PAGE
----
I learned a new word on Friday. As some may have noticed, I have been having fun learning new words lately (look here and here, for instance). My doctor recently taught me an entirely new word I had never heard before and briefly explained it before setting up another appointment, this coming Wednesday, with a surgeon. (Janet did some more research once I phoned her with my report of what happened at the doctorʼs and passed an informative link onto me.) So, as you are probably wondering, was it somehow a bad word?

Thursday night, as we were getting ready to take showers and head for bed, I realized I had never shown Janet a huge scrape that (I think) I acquired backing into the big forsythia while mowing. So I stripped off my shirt (thanks to the wonderfully cool weather during that mid/later part of the week, not a sleeveless), to reveal the moderately large red welt. She never even saw it.

Suddenly, she gasped. “You have a big lump on your back!” And being Janet, she swung me around to give herself a better look, palpitating at the bump and making me realize I did kind of feel something on the lower end of my left scapula.

I twisted out of her grip to wrack myself around and get a glimpse of my own back in the big bathroom mirror upstairs (where she was shedding her contact lenses and doing whatever all it is she does before hopping into the shower). And indeed, I could see this long, narrow lump, maybe a couple of inches in length and over an inch wide. Of course right then, it looked huge to me.

Naturally, although neither one of us said it, our first thoughts were grim. And we havenʼt even watched an episode of The Big C. From her manipulations, I could tell that the bump wasnʼt real hard, actually kind of soft, maybe even temporarily malleable. Was that a good sign or a negative one? And now that she had palpitated the lump, it kind of ached squishily down there on the bottom of my shoulder blade. I felt/imagined the ache right through my shower and lying down in bed, where we decided (or I got told) that I should visit the doctor first thing on Friday (actually, Janet imagined me calling to see about an appointment, but I, knowing our doctors take walk-ins, knew I would head down right at 8:00 a.m. to see if our personal doctor was in).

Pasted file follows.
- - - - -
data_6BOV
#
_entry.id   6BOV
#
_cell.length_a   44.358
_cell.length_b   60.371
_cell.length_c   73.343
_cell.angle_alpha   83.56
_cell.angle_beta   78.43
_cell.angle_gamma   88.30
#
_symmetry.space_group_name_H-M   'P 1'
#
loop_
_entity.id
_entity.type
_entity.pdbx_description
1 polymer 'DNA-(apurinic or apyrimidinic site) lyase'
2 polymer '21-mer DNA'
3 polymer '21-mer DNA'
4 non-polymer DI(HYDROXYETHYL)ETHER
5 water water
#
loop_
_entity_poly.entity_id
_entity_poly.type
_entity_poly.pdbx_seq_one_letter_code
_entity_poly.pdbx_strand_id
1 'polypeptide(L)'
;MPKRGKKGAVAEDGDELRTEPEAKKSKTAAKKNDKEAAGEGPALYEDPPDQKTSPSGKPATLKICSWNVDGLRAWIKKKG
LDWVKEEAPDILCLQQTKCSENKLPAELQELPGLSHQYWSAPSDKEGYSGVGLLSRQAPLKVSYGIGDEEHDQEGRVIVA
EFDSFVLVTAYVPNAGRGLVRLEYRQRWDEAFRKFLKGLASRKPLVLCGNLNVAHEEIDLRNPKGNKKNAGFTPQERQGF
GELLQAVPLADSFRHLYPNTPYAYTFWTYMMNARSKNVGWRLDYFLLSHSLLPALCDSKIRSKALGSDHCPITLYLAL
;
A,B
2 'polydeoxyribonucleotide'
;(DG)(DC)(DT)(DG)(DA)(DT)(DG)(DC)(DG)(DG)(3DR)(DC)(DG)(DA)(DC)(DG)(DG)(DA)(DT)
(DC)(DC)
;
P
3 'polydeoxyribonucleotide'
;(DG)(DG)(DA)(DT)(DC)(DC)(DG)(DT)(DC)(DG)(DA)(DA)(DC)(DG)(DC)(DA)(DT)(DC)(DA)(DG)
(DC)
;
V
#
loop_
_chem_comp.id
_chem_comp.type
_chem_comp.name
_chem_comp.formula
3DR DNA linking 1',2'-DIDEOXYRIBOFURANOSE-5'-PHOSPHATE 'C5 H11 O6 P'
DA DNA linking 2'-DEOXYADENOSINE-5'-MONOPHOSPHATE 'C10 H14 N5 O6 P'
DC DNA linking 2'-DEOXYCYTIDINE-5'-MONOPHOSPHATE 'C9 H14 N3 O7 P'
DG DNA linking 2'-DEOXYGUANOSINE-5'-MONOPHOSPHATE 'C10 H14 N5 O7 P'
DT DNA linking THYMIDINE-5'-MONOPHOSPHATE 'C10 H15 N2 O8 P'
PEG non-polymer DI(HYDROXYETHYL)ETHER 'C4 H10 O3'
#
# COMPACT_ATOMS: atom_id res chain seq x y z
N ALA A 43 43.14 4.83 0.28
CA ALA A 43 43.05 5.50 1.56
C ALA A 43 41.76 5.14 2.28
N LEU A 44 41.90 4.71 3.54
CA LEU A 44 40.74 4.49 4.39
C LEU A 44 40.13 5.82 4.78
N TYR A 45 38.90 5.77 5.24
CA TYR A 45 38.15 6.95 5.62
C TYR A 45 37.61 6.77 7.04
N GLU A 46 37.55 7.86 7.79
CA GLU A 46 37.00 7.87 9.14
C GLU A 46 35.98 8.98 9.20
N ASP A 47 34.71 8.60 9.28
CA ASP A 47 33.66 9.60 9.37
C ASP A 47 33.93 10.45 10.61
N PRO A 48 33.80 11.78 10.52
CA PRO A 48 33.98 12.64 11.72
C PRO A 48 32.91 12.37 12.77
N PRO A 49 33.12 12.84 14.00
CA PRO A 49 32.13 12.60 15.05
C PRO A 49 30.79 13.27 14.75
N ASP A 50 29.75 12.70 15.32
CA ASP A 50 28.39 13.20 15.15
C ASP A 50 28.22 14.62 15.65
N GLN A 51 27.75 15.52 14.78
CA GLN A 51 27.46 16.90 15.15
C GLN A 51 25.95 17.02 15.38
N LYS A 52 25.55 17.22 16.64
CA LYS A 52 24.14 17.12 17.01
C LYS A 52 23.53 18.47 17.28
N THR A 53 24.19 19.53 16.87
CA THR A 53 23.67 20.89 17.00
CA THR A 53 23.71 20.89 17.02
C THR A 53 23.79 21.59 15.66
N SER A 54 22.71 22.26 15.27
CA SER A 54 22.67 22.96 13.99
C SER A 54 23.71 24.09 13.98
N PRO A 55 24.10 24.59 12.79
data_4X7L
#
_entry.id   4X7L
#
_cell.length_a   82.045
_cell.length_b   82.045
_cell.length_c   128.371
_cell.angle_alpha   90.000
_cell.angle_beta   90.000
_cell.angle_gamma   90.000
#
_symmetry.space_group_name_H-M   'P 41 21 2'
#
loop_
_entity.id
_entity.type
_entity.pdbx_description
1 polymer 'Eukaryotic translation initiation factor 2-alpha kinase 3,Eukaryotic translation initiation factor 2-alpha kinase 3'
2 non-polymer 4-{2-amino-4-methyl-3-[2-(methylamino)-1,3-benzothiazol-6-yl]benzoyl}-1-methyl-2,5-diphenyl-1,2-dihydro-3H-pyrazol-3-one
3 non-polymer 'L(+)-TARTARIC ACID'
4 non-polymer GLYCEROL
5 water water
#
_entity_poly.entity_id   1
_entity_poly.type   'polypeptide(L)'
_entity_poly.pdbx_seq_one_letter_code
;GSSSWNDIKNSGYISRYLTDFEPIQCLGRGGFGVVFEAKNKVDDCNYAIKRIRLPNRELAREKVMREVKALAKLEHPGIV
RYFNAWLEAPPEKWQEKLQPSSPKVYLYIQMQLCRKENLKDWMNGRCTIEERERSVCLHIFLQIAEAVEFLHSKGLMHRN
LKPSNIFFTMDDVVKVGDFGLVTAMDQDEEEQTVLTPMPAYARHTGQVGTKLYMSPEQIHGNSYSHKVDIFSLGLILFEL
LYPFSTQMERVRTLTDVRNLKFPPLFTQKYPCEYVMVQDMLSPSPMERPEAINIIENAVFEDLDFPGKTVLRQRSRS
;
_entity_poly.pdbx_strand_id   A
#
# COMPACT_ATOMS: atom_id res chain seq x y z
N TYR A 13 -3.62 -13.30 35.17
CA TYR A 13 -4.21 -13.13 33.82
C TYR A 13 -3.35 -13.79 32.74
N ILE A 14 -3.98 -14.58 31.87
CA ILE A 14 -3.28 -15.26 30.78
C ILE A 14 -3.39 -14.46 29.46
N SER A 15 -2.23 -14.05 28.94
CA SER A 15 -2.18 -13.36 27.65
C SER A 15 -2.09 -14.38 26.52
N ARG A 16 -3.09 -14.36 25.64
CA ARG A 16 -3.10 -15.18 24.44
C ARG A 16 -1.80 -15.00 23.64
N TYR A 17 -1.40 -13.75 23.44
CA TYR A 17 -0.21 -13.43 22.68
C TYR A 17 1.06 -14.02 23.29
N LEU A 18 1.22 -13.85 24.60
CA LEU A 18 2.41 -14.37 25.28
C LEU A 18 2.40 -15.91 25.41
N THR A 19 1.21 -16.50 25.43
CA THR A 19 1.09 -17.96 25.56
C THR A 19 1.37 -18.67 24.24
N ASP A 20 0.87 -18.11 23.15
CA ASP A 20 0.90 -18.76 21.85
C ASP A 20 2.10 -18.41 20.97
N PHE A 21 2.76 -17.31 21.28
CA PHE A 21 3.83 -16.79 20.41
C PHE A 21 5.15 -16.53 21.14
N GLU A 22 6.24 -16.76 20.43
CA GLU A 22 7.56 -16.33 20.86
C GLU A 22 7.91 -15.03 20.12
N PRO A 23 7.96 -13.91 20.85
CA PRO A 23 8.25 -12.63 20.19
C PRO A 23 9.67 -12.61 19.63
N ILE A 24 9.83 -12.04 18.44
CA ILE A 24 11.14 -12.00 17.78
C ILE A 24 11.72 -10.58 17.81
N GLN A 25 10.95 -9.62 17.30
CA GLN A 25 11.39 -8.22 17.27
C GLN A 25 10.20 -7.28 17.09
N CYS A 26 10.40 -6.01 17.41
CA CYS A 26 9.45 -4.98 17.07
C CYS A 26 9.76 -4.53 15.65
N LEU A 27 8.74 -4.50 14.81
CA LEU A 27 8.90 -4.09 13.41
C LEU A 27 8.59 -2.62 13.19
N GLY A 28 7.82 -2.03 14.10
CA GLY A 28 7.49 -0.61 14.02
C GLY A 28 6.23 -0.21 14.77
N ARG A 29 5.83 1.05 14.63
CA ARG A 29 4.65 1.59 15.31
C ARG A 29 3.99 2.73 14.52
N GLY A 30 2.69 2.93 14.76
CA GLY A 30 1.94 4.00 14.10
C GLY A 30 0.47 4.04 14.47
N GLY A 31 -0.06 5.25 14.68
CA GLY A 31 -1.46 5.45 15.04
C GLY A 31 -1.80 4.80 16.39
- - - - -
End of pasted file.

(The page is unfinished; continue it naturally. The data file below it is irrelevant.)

A few years ago, maybe almost ten or more now, we elected to change medical offices here in town, partly because we werenʼt thrilled with the billing system at our former physicians (they somehow could never code the service correctly to get insurance to pay for the costs — of course, the schoolʼs insurance company pretty much had a policy of turning down any claim at least once to see if they could avoid paying their just cost by tricking us poor patients into forking out the dough ourselves). Partly because we had gotten a little concerned that we werenʼt being considered as seriously as we would have liked, even though it was that doctor that got me onto Lipitor for my skyrocketing cholesterol. And partly because we decided to become patients of a friend of ours, whom we had originally met when I had cast him in the Peace Pipe Players production of My Fair Lady and then, when a major actor backed out almost immediately, advanced him into a sizable role (not Professor Higgins) and with whom we have become great friends over the years.